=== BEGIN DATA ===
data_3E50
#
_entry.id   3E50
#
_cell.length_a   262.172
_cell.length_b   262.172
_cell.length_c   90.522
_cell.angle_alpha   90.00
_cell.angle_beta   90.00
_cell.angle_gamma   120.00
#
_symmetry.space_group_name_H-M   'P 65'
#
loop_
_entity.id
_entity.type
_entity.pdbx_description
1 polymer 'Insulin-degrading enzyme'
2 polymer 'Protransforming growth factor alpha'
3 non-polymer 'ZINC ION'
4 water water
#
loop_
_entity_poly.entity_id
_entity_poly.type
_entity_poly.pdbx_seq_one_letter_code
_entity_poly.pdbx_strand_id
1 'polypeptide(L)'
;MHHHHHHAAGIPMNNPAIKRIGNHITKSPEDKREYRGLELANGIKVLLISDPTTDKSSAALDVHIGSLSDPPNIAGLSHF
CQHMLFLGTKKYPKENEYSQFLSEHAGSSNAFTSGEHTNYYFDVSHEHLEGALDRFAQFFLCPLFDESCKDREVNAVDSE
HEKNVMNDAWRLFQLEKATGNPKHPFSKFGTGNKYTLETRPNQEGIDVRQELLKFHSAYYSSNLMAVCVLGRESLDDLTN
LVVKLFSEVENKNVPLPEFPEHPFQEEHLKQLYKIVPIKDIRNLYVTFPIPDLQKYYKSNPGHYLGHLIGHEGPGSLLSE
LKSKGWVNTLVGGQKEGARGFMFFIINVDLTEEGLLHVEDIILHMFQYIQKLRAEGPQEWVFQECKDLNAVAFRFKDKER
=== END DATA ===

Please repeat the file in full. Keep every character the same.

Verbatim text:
data_3E50
#
_entry.id   3E50
#
_cell.length_a   262.172
_cell.length_b   262.172
_cell.length_c   90.522
_cell.angle_alpha   90.00
_cell.angle_beta   90.00
_cell.angle_gamma   120.00
#
_symmetry.space_group_name_H-M   'P 65'
#
loop_
_entity.id
_entity.type
_entity.pdbx_description
1 polymer 'Insulin-degrading enzyme'
2 polymer 'Protransforming growth factor alpha'
3 non-polymer 'ZINC ION'
4 water water
#
loop_
_entity_poly.entity_id
_entity_poly.type
_entity_poly.pdbx_seq_one_letter_code
_entity_poly.pdbx_strand_id
1 'polypeptide(L)'
;MHHHHHHAAGIPMNNPAIKRIGNHITKSPEDKREYRGLELANGIKVLLISDPTTDKSSAALDVHIGSLSDPPNIAGLSHF
CQHMLFLGTKKYPKENEYSQFLSEHAGSSNAFTSGEHTNYYFDVSHEHLEGALDRFAQFFLCPLFDESCKDREVNAVDSE
HEKNVMNDAWRLFQLEKATGNPKHPFSKFGTGNKYTLETRPNQEGIDVRQELLKFHSAYYSSNLMAVCVLGRESLDDLTN
LVVKLFSEVENKNVPLPEFPEHPFQEEHLKQLYKIVPIKDIRNLYVTFPIPDLQKYYKSNPGHYLGHLIGHEGPGSLLSE
LKSKGWVNTLVGGQKEGARGFMFFIINVDLTEEGLLHVEDIILHMFQYIQKLRAEGPQEWVFQECKDLNAVAFRFKDKER